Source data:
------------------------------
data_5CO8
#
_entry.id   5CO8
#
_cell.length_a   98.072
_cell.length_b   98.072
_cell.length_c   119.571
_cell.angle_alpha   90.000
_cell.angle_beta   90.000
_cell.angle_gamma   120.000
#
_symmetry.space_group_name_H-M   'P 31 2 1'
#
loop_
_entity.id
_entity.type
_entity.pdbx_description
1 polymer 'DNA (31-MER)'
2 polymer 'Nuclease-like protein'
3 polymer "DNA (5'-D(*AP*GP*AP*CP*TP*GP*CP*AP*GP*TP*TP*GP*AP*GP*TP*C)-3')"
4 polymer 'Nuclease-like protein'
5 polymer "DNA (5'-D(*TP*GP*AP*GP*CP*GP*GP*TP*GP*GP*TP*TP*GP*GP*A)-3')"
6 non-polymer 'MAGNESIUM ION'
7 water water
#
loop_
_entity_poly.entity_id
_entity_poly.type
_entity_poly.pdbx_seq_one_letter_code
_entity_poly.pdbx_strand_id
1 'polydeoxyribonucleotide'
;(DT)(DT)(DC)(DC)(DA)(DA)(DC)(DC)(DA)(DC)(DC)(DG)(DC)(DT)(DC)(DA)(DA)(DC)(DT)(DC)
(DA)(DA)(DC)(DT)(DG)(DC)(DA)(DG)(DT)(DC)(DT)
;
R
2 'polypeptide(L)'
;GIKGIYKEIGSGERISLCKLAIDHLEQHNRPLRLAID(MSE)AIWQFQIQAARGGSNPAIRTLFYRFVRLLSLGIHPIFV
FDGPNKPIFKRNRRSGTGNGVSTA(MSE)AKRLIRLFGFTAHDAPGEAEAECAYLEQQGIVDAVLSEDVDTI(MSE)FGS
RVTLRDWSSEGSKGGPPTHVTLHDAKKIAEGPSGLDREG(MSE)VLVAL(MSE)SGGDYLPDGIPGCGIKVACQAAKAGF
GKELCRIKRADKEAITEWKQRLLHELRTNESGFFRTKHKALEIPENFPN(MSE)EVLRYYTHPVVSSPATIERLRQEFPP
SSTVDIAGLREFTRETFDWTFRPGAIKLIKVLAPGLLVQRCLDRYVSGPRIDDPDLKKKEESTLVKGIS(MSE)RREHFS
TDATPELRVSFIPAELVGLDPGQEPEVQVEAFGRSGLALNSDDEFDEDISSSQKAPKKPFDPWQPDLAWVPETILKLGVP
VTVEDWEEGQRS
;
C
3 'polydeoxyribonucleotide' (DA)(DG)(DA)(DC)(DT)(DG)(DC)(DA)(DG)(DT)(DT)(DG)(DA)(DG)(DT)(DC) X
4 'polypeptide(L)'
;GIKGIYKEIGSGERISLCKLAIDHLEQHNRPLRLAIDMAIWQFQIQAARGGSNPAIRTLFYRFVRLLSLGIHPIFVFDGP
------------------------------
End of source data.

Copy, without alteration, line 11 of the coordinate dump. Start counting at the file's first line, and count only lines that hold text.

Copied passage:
#